Like J. R. Hartley before him, Chad Kroski has joined that curious rank of authors invented to promote the use of telecommunication devices. A select fellowship, and an unfortunate one; I fear that Kroski and Hartley might have little to talk about when they meet for the annual cheese-and-wine this Christmas, other than the remarkable rise of their respective publishing careers. Kroski is that rarest of men, a man who according to his biography was born in Kentucky and yet appears in every other way to be entirely German. “Ich war in Kentucky geboren.” Of course, you were Chad, of course.
I have no problem with invented authors; some of my favourite's have never drawn breath, and let’s be clear what you’ve begun reading about here; I’m not writing about pseudonyms but entirely fictional characters whose literary careers are created and fleshed out to give a framework to their work. I am also writing about longing, but I will get to that later, and it will serve you well to wait for it. Such is its nature. I want you to long for my longing for longing.
Now, to illustrate what I mean by ‘fictional authors’ let us consider those astounding beasts Archy and Mehitabel who first began writing in 1916 upon the typewriter of Don Marquis and were published in the New York Evening Sun. Archy was ‘once a vers libre bard’ who died and was reincarnated as a cockroach in Marquis’s study. Mehitabel was an alley cat who claimed to have once been Cleopatra. From this strange perspective Archy typed their poetry, unable to operate the shift key in sync with the letters and so produced masses of lowercase verse:
boss i am disappointed in
some of your readers they
are always asking how does
archy work the shift so as to get a
new line or how does archy do
this or do that they
are always interested in technical
details when the main question is
whether the stuff is
literature or not
(from ‘mehitabel was once cleopatra’, 1927)
Despite Marquis’s many attempts to kill Archy off in his column, the duo outlived him (transmigration being a key element of Archy’s character he was always able to reappear as another cockroach after Marquis had stamped on him). We are not supposed to believe that these poems are the work of Don Marquis, even if we rationally believe them to be so, they are the thoughts and philosophies of a cockroach and a cat:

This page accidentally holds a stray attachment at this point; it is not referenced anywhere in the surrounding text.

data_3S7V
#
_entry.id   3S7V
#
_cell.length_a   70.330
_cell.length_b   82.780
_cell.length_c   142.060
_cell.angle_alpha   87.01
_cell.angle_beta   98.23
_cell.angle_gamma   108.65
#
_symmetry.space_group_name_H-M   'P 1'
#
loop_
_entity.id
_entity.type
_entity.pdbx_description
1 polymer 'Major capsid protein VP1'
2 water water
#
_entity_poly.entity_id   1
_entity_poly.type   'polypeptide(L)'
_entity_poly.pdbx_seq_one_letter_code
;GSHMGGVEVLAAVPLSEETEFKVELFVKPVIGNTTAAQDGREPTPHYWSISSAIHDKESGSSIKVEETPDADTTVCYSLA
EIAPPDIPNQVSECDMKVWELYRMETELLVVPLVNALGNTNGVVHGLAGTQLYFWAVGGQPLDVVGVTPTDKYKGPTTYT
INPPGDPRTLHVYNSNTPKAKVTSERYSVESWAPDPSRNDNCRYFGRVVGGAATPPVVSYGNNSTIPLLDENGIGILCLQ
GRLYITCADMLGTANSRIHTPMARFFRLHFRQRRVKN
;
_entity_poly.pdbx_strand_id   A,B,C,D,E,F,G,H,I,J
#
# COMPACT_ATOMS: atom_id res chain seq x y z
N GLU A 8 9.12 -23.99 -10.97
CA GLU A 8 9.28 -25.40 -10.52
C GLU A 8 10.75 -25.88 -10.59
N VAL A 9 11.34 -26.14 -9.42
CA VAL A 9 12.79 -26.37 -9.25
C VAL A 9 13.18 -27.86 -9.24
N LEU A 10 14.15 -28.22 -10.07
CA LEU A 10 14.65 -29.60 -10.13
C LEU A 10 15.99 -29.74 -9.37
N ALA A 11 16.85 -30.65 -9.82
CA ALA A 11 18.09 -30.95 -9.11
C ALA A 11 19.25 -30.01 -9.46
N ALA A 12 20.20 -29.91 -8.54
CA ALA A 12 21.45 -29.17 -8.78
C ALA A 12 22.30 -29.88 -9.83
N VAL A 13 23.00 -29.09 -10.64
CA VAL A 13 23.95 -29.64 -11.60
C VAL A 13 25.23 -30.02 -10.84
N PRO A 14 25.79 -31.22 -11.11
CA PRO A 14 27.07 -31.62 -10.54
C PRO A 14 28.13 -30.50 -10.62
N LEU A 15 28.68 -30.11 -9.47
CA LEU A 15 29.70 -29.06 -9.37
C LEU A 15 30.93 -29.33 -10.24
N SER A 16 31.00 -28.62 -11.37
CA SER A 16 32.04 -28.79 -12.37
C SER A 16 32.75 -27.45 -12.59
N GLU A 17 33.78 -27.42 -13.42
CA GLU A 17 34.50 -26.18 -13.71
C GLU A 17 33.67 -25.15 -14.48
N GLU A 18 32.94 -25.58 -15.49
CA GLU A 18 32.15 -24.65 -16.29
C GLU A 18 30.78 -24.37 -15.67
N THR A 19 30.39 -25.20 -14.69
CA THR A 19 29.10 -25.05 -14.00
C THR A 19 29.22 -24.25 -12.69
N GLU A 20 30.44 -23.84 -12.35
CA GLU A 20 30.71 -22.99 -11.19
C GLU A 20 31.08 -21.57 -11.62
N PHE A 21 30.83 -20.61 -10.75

their own point
of view about
civilization a man
thinks he amounts
to a great deal
but to a
flea or a
human being is
good to eat
(from ‘certain maxims of archy’, 1927)
With this in mind, let’s return to Kroski, whom one might infer would give a mosquito very little to feed on. Perhaps you’ve seen the advert; a bar, a young couple on a date, things aren’t going too well. She spots a book in her date’s bag, the writer’s name emblazoned large on the front cover: CHAD KROSKI. She excuses herself from the table, goes to the toilet, takes out her mobile phone device and searches for Kroski on Google. Suddenly they have something that connects them; his gullibility, her willingness to lie and their shared sense of things not really mattering as long as they both get to have sex later that night. Kroski is born.
The facts of his life seem to vary greatly, Wikipedia suggests he was born in Rustavi, Republic of Georgia on February 16, 1972, whereas his own CV suggests Lexington-Fayette, Kentucky, USA on April 13th 1974. Whichever version of Kroski we look to believe, it is vital that he at least spent the majority of his life in America, it is also vital to believe in his suffering, his love of Nabokov, Kant and you guessed it, Kerouac.
But his closest peer is surely J.R. Hartley; that loveable soft-focus old man trudging the streets of 1980s England in the Yellow Pages adverts. The advert was first screened in 1983 but by 1991 it was indeed possible to find a copy of Fly Fishing by J.R. Hartley: Memories of Angling Days on the shelves of most bookstores. By 1995, the fictional fly-fisher had also published a work on golfing.